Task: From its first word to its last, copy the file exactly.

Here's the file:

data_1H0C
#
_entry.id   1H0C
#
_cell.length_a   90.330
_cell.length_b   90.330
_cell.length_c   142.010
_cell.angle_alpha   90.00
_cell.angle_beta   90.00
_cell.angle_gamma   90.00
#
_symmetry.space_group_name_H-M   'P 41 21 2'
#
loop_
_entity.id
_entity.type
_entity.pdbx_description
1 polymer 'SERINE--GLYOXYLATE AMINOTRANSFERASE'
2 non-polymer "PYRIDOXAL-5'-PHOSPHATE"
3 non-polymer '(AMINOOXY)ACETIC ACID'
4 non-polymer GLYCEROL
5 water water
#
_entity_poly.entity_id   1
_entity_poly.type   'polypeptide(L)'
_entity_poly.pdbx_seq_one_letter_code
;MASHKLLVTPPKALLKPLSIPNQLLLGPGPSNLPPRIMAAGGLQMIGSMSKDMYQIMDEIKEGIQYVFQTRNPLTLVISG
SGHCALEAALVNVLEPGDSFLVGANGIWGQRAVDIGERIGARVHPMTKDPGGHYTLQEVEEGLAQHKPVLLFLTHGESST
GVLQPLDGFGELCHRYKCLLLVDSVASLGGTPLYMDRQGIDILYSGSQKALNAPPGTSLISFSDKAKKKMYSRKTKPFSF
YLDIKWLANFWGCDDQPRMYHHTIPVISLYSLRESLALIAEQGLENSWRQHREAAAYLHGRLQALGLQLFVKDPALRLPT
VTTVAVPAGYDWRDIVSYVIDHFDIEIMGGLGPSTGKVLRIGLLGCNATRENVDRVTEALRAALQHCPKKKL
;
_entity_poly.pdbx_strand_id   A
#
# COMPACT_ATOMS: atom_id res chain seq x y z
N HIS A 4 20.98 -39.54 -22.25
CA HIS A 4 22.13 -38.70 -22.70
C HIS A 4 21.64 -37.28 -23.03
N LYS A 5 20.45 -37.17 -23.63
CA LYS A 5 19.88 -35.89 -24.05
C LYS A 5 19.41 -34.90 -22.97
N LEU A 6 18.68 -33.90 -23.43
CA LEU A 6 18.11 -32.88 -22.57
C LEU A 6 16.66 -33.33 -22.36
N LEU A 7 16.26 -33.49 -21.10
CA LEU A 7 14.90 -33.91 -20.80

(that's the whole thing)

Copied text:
data_1H0C
#
_entry.id   1H0C
#
_cell.length_a   90.330
_cell.length_b   90.330
_cell.length_c   142.010
_cell.angle_alpha   90.00
_cell.angle_beta   90.00
_cell.angle_gamma   90.00
#
_symmetry.space_group_name_H-M   'P 41 21 2'
#
loop_
_entity.id
_entity.type
_entity.pdbx_description
1 polymer 'SERINE--GLYOXYLATE AMINOTRANSFERASE'
2 non-polymer "PYRIDOXAL-5'-PHOSPHATE"
3 non-polymer '(AMINOOXY)ACETIC ACID'
4 non-polymer GLYCEROL
5 water water
#
_entity_poly.entity_id   1
_entity_poly.type   'polypeptide(L)'
_entity_poly.pdbx_seq_one_letter_code
;MASHKLLVTPPKALLKPLSIPNQLLLGPGPSNLPPRIMAAGGLQMIGSMSKDMYQIMDEIKEGIQYVFQTRNPLTLVISG
SGHCALEAALVNVLEPGDSFLVGANGIWGQRAVDIGERIGARVHPMTKDPGGHYTLQEVEEGLAQHKPVLLFLTHGESST
GVLQPLDGFGELCHRYKCLLLVDSVASLGGTPLYMDRQGIDILYSGSQKALNAPPGTSLISFSDKAKKKMYSRKTKPFSF
YLDIKWLANFWGCDDQPRMYHHTIPVISLYSLRESLALIAEQGLENSWRQHREAAAYLHGRLQALGLQLFVKDPALRLPT
VTTVAVPAGYDWRDIVSYVIDHFDIEIMGGLGPSTGKVLRIGLLGCNATRENVDRVTEALRAALQHCPKKKL
;
_entity_poly.pdbx_strand_id   A
#
# COMPACT_ATOMS: atom_id res chain seq x y z
N HIS A 4 20.98 -39.54 -22.25
CA HIS A 4 22.13 -38.70 -22.70
C HIS A 4 21.64 -37.28 -23.03
N LYS A 5 20.45 -37.17 -23.63
CA LYS A 5 19.88 -35.89 -24.05
C LYS A 5 19.41 -34.90 -22.97
N LEU A 6 18.68 -33.90 -23.43
CA LEU A 6 18.11 -32.88 -22.57
C LEU A 6 16.66 -33.33 -22.36
N LEU A 7 16.26 -33.49 -21.10
CA LEU A 7 14.90 -33.91 -20.80